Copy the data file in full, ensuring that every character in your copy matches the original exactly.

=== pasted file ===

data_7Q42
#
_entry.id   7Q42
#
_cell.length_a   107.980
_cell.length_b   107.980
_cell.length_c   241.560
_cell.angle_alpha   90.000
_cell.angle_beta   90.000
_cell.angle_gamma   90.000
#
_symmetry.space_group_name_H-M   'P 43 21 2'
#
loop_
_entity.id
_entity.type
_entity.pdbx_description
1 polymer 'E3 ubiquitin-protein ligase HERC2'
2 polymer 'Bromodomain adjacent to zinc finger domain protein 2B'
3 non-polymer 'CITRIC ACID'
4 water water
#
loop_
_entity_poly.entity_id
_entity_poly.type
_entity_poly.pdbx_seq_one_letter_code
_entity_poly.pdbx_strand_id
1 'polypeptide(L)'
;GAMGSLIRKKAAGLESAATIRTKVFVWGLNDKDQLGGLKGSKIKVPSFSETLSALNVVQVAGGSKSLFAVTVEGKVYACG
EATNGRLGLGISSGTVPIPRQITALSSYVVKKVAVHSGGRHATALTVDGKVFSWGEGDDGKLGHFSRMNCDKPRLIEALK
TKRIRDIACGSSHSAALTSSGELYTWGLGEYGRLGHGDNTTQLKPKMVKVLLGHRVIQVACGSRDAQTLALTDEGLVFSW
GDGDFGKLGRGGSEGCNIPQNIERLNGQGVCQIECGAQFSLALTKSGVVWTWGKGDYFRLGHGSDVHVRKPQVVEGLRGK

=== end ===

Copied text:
data_7Q42
#
_entry.id   7Q42
#
_cell.length_a   107.980
_cell.length_b   107.980
_cell.length_c   241.560
_cell.angle_alpha   90.000
_cell.angle_beta   90.000
_cell.angle_gamma   90.000
#
_symmetry.space_group_name_H-M   'P 43 21 2'
#
loop_
_entity.id
_entity.type
_entity.pdbx_description
1 polymer 'E3 ubiquitin-protein ligase HERC2'
2 polymer 'Bromodomain adjacent to zinc finger domain protein 2B'
3 non-polymer 'CITRIC ACID'
4 water water
#
loop_
_entity_poly.entity_id
_entity_poly.type
_entity_poly.pdbx_seq_one_letter_code
_entity_poly.pdbx_strand_id
1 'polypeptide(L)'
;GAMGSLIRKKAAGLESAATIRTKVFVWGLNDKDQLGGLKGSKIKVPSFSETLSALNVVQVAGGSKSLFAVTVEGKVYACG
EATNGRLGLGISSGTVPIPRQITALSSYVVKKVAVHSGGRHATALTVDGKVFSWGEGDDGKLGHFSRMNCDKPRLIEALK
TKRIRDIACGSSHSAALTSSGELYTWGLGEYGRLGHGDNTTQLKPKMVKVLLGHRVIQVACGSRDAQTLALTDEGLVFSW
GDGDFGKLGRGGSEGCNIPQNIERLNGQGVCQIECGAQFSLALTKSGVVWTWGKGDYFRLGHGSDVHVRKPQVVEGLRGK